Interesting things happen when hyperlinks subvert hierarchy, as the writers of the Cluetrain Manifesto said in 1999. Wikileaks, Edward Snowden, Arab Spring, and the Occupy Movement are just a few recent examples. Spying on entire populations is another network era phenomenon. In education, the current subversion is the MOOC, which has already itself been subverted by corporate interests. In the labour movement we are seeing things like alt-labour as well as a growing shareable economy. Networked, distributed businesses, like AirBNB, are disrupting existing models, with the inevitable push-back as they become successful.
Networks will transform education, business, the economy, and society even further. In the network era, the creative economy will gain dominance over the information and industrial economies. Professional knowledge distribution will move away from institutionalized business schools into networked communities of practice.
The key to a flourishing society in the network era will be distributed sense-making. Self-instruction, the basis of personal knowledge mastery, will be a requirement in a growing number of peer-to-peer networks. Networked learning will give rise to networked decision making. David Ronfeldt articulates this well, with his TIMN [Tribes-Institutions-Markets-Networks] framework. Anyone raised during the past several decades probably understands tribes and institutions and even market forces. This is a triform society (T+I+M). But what happens as we become a quadriform society (T+I+M+N)?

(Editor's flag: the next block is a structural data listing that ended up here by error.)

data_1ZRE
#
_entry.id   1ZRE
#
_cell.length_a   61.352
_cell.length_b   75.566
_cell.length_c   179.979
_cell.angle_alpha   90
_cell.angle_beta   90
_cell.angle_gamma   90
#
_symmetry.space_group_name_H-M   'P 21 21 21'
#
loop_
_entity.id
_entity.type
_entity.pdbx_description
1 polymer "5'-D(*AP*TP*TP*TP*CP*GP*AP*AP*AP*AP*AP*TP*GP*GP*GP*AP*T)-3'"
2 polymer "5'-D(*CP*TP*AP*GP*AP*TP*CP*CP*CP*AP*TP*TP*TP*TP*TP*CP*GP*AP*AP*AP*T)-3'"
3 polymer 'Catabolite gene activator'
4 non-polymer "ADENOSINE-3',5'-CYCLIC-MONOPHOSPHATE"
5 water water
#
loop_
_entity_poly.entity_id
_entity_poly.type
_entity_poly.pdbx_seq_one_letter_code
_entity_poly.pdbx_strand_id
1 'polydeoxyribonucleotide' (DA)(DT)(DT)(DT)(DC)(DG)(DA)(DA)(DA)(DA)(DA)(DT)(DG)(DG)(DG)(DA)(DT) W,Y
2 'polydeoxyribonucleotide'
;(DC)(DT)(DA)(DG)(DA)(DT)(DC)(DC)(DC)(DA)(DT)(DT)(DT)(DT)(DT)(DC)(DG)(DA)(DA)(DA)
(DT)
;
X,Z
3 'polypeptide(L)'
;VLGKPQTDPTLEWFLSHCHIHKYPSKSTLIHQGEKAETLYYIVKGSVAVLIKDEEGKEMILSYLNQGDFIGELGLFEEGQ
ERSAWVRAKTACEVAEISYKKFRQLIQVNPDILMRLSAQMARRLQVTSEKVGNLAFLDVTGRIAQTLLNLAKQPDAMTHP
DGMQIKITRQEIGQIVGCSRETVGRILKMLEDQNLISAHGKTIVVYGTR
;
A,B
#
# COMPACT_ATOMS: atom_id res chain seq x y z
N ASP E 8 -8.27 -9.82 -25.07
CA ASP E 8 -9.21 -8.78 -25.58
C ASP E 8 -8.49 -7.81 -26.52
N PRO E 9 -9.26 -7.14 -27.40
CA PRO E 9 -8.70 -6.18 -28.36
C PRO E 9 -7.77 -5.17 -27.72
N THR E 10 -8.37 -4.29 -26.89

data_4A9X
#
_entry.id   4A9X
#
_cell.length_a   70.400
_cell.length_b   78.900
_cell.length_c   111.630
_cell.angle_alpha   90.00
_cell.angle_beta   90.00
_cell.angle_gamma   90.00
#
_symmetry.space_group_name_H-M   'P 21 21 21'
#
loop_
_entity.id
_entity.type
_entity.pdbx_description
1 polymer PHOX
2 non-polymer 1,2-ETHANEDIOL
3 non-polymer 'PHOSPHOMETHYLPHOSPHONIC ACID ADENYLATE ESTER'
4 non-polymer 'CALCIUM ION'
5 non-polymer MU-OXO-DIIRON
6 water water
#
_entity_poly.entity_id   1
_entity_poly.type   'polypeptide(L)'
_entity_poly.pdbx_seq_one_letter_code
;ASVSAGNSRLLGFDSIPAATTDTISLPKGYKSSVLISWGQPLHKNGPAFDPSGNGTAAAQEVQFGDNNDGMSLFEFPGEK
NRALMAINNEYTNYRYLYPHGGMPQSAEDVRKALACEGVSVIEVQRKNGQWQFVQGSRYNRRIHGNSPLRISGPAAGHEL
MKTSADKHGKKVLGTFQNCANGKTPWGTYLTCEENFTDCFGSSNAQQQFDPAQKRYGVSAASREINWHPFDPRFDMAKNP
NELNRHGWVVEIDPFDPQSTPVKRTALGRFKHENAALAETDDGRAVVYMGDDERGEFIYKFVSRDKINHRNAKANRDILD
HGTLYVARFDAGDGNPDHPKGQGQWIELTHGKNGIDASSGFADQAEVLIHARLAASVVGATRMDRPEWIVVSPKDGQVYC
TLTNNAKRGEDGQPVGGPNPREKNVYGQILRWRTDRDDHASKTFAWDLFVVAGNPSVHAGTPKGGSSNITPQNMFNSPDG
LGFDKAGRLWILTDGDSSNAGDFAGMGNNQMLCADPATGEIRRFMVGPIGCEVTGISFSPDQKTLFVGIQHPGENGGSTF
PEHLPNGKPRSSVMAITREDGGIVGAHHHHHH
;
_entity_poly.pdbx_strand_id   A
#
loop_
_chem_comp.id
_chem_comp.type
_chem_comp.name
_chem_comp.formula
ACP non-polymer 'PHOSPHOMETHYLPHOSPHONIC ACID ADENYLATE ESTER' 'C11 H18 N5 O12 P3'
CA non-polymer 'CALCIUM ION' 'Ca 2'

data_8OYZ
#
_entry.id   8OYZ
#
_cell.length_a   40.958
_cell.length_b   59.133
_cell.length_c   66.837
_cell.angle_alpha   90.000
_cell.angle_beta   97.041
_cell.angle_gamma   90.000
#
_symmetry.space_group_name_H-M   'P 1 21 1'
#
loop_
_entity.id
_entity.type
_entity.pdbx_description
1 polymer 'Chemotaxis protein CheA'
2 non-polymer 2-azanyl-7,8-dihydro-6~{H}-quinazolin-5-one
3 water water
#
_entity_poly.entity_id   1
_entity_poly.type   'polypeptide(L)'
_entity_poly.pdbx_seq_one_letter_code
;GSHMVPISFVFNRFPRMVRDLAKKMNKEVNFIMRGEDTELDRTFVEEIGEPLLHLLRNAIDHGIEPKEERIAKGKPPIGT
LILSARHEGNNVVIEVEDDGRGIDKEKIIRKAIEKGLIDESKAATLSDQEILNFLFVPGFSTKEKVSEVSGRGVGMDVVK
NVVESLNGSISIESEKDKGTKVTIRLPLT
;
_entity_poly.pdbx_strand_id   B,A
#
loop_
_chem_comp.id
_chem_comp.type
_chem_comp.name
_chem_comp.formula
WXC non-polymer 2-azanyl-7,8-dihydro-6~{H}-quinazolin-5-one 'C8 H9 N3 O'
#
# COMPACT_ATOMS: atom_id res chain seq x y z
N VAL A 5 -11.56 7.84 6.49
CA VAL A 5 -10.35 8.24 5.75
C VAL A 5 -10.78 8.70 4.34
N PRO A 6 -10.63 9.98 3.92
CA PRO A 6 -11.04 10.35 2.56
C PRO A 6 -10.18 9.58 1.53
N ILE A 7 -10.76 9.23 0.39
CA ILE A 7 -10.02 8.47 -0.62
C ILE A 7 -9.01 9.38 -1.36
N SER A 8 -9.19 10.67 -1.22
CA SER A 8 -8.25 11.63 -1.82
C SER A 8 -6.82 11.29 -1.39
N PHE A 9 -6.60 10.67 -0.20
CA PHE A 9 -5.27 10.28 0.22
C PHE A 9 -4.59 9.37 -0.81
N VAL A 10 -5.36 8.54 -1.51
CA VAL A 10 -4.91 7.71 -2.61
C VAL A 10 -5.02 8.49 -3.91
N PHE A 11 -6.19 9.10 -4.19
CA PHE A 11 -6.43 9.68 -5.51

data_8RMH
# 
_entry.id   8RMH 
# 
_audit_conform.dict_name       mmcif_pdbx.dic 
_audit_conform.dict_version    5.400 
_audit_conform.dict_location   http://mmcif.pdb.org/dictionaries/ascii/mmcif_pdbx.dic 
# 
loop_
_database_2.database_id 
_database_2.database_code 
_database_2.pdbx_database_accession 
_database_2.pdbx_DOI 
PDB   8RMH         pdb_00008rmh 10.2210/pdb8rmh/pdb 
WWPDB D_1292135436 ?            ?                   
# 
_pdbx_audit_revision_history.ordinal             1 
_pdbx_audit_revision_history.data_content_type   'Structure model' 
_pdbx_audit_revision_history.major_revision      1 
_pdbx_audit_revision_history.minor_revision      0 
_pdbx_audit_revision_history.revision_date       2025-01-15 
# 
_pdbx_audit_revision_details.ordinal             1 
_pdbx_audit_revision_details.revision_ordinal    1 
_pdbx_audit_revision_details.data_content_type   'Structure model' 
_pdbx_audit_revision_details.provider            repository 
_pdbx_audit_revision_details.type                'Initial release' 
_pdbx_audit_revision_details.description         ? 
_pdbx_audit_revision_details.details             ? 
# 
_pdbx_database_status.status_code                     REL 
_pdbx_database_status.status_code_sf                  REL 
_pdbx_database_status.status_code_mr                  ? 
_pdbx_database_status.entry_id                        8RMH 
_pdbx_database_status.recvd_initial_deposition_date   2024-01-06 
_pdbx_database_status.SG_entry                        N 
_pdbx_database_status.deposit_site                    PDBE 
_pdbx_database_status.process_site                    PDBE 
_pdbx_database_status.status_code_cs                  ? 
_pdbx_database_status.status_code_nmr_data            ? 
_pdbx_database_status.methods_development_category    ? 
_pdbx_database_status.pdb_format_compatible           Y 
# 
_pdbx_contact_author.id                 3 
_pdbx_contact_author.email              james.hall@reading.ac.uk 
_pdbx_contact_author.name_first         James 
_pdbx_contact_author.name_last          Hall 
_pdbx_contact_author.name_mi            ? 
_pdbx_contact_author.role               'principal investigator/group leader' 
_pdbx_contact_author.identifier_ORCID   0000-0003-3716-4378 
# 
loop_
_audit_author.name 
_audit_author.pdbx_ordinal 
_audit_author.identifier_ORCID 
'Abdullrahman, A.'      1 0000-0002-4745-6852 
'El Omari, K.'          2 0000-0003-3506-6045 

TIMN has long maintained that, beyond today’s common claims that government or market is the solution, we are entering a new era in which it will be said that the network is the solution (e.g., here and here). Aging contentions that turning to “the government” or “the market” is the way to address particular public-policy issues will eventually give way to innovative ideas that “the network” is the optimal solution.
In the network era we have to understand how to become contributing members of networks, for work and for life. This should be a major focus for all professional training and education.
“Reed’s Law” posits that value in networks increases exponentially as interactions move from a broadcasting model that offers “best content” (in which value is described by n, the number of consumers) to a network of peer-to-peer transactions (where the network’s value is based on “most members” and mathematically described by n2). But by far the most valuable networks are based on those that facilitate group affiliations, Reed concluded. – David Bollier
Without good sense-making skills, the citizenry cannot understand complex issues that affect us all, such as individual privacy versus national security. These issues require networked, human intelligence, not broadcast sound bites, nor ‘learning objects’.
Sensemaking should drive policy. Policy drives decisions. Decisions, of course, need to be informed. If the People don’t know what makes their world go ‘round, the folks on the Hill sure won’t. Globalized governments can’t. – Gunther Sonnenfeld